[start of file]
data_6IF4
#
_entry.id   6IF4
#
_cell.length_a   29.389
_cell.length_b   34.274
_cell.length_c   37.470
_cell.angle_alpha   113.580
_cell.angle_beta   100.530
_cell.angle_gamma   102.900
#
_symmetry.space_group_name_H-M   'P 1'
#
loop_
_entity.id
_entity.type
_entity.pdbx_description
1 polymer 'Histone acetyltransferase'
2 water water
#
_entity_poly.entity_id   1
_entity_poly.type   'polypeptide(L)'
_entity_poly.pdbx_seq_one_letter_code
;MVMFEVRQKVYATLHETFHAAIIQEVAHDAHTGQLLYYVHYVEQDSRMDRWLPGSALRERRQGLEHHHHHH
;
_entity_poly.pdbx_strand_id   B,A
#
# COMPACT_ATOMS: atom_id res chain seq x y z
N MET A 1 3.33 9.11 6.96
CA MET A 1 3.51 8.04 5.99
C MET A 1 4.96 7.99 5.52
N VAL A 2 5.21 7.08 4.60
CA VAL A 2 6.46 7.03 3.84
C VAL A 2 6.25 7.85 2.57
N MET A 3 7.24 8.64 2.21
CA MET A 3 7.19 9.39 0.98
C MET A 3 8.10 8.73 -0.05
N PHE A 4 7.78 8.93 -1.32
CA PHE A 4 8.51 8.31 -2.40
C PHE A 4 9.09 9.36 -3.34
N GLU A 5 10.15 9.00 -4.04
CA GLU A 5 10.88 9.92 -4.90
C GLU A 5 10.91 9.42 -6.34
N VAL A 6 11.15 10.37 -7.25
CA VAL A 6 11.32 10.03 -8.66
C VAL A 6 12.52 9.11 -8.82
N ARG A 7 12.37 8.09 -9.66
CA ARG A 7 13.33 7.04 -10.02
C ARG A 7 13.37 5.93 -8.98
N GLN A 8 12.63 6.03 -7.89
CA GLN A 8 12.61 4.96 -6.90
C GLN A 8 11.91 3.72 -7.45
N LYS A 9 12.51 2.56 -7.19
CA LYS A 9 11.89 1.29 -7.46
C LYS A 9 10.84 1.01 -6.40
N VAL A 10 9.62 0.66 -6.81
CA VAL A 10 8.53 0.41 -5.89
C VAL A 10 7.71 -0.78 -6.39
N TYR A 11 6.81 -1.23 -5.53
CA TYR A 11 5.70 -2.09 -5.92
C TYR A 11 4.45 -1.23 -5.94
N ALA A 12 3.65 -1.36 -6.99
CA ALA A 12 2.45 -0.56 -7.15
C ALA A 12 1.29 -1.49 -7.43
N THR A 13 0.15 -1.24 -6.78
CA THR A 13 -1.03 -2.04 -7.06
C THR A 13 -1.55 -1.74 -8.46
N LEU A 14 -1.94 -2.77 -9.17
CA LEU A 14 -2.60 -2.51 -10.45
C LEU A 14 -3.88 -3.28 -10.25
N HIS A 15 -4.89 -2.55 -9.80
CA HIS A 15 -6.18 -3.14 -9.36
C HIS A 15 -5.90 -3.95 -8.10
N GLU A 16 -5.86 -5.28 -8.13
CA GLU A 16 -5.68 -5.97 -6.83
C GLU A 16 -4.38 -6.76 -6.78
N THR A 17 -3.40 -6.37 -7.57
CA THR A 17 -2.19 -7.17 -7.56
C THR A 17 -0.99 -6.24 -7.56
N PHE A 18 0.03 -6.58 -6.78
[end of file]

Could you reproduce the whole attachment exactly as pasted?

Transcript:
data_6IF4
#
_entry.id   6IF4
#
_cell.length_a   29.389
_cell.length_b   34.274
_cell.length_c   37.470
_cell.angle_alpha   113.580
_cell.angle_beta   100.530
_cell.angle_gamma   102.900
#
_symmetry.space_group_name_H-M   'P 1'
#
loop_
_entity.id
_entity.type
_entity.pdbx_description
1 polymer 'Histone acetyltransferase'
2 water water
#
_entity_poly.entity_id   1
_entity_poly.type   'polypeptide(L)'
_entity_poly.pdbx_seq_one_letter_code
;MVMFEVRQKVYATLHETFHAAIIQEVAHDAHTGQLLYYVHYVEQDSRMDRWLPGSALRERRQGLEHHHHHH
;
_entity_poly.pdbx_strand_id   B,A
#
# COMPACT_ATOMS: atom_id res chain seq x y z
N MET A 1 3.33 9.11 6.96
CA MET A 1 3.51 8.04 5.99
C MET A 1 4.96 7.99 5.52
N VAL A 2 5.21 7.08 4.60
CA VAL A 2 6.46 7.03 3.84
C VAL A 2 6.25 7.85 2.57
N MET A 3 7.24 8.64 2.21
CA MET A 3 7.19 9.39 0.98
C MET A 3 8.10 8.73 -0.05
N PHE A 4 7.78 8.93 -1.32
CA PHE A 4 8.51 8.31 -2.40
C PHE A 4 9.09 9.36 -3.34
N GLU A 5 10.15 9.00 -4.04
CA GLU A 5 10.88 9.92 -4.90
C GLU A 5 10.91 9.42 -6.34
N VAL A 6 11.15 10.37 -7.25
CA VAL A 6 11.32 10.03 -8.66
C VAL A 6 12.52 9.11 -8.82
N ARG A 7 12.37 8.09 -9.66
CA ARG A 7 13.33 7.04 -10.02
C ARG A 7 13.37 5.93 -8.98
N GLN A 8 12.63 6.03 -7.89
CA GLN A 8 12.61 4.96 -6.90
C GLN A 8 11.91 3.72 -7.45
N LYS A 9 12.51 2.56 -7.19
CA LYS A 9 11.89 1.29 -7.46
C LYS A 9 10.84 1.01 -6.40
N VAL A 10 9.62 0.66 -6.81
CA VAL A 10 8.53 0.41 -5.89
C VAL A 10 7.71 -0.78 -6.39
N TYR A 11 6.81 -1.23 -5.53
CA TYR A 11 5.70 -2.09 -5.92
C TYR A 11 4.45 -1.23 -5.94
N ALA A 12 3.65 -1.36 -6.99
CA ALA A 12 2.45 -0.56 -7.15
C ALA A 12 1.29 -1.49 -7.43
N THR A 13 0.15 -1.24 -6.78
CA THR A 13 -1.03 -2.04 -7.06
C THR A 13 -1.55 -1.74 -8.46
N LEU A 14 -1.94 -2.77 -9.17
CA LEU A 14 -2.60 -2.51 -10.45
C LEU A 14 -3.88 -3.28 -10.25
N HIS A 15 -4.89 -2.55 -9.80
CA HIS A 15 -6.18 -3.14 -9.36
C HIS A 15 -5.90 -3.95 -8.10
N GLU A 16 -5.86 -5.28 -8.13
CA GLU A 16 -5.68 -5.97 -6.83
C GLU A 16 -4.38 -6.76 -6.78
N THR A 17 -3.40 -6.37 -7.57
CA THR A 17 -2.19 -7.17 -7.56
C THR A 17 -0.99 -6.24 -7.56
N PHE A 18 0.03 -6.58 -6.78